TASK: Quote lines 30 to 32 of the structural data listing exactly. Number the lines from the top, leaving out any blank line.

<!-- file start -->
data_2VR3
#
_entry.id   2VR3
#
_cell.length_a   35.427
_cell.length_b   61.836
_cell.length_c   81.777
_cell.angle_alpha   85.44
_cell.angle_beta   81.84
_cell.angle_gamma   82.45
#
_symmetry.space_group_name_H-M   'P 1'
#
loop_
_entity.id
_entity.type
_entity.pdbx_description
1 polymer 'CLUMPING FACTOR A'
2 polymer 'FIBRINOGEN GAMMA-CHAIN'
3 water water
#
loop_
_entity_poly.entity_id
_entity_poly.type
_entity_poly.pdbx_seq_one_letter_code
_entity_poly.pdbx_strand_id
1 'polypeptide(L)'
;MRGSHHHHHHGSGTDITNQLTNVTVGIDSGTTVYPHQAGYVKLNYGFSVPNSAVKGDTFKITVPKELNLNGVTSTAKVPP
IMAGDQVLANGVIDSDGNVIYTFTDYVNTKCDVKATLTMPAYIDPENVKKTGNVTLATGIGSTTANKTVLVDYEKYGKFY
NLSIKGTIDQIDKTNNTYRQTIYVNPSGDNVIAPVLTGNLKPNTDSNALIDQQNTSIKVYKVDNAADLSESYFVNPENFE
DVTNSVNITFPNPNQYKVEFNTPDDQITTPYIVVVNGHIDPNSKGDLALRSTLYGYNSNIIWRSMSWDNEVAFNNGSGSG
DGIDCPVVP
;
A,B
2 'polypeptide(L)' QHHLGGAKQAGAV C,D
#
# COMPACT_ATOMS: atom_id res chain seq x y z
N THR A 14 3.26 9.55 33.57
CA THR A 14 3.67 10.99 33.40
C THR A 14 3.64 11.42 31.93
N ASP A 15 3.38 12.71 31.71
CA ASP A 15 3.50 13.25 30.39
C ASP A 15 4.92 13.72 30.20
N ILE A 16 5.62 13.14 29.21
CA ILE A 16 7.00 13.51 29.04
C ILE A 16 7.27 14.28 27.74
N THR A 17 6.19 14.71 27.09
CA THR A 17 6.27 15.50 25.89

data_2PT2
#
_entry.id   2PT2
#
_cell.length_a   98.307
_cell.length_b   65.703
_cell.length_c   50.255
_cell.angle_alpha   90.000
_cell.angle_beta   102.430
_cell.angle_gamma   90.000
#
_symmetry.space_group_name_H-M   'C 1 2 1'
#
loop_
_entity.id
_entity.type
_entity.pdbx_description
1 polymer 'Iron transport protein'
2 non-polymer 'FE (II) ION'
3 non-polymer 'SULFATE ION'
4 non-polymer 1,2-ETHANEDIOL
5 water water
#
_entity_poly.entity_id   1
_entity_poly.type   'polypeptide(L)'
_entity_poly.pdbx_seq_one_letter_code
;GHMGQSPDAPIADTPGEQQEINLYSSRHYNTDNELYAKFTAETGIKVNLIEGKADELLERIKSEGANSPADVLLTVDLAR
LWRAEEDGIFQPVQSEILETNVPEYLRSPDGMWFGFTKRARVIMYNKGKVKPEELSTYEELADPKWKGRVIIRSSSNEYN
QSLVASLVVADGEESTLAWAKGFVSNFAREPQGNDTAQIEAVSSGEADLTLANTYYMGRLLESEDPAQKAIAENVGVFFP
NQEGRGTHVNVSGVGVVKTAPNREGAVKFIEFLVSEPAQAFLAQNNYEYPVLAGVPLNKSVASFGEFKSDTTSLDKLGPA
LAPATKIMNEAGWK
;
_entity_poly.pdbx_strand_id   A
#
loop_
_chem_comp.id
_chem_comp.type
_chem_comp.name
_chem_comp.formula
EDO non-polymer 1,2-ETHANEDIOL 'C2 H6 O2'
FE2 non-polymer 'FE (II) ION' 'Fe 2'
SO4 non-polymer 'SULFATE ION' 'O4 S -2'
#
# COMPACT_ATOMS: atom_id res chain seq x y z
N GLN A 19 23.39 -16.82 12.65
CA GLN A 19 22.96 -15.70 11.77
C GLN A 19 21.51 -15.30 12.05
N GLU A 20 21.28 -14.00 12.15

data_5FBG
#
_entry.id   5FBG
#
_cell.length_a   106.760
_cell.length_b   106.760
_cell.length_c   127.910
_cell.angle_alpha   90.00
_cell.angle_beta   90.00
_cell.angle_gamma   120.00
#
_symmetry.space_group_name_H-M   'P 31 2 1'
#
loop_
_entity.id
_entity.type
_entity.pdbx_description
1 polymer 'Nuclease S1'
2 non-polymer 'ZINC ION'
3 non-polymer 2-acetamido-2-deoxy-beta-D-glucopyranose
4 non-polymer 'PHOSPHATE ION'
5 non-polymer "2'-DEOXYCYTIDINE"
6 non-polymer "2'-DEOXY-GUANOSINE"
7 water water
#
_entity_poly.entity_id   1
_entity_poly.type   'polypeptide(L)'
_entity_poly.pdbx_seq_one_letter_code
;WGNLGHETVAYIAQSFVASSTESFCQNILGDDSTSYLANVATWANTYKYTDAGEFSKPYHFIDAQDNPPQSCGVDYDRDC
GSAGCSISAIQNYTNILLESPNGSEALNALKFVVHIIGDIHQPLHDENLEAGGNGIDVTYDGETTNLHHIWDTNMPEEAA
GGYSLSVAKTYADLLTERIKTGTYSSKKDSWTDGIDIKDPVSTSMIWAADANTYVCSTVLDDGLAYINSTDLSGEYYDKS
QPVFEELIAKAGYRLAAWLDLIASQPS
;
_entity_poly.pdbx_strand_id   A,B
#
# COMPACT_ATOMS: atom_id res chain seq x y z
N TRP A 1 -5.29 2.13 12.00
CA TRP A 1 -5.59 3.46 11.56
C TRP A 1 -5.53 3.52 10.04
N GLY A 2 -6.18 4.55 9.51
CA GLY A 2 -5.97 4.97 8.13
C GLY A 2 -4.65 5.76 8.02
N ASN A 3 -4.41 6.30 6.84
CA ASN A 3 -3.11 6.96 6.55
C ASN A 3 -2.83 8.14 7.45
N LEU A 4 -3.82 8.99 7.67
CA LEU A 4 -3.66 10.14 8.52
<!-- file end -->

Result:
NLSIKGTIDQIDKTNNTYRQTIYVNPSGDNVIAPVLTGNLKPNTDSNALIDQQNTSIKVYKVDNAADLSESYFVNPENFE
DVTNSVNITFPNPNQYKVEFNTPDDQITTPYIVVVNGHIDPNSKGDLALRSTLYGYNSNIIWRSMSWDNEVAFNNGSGSG
DGIDCPVVP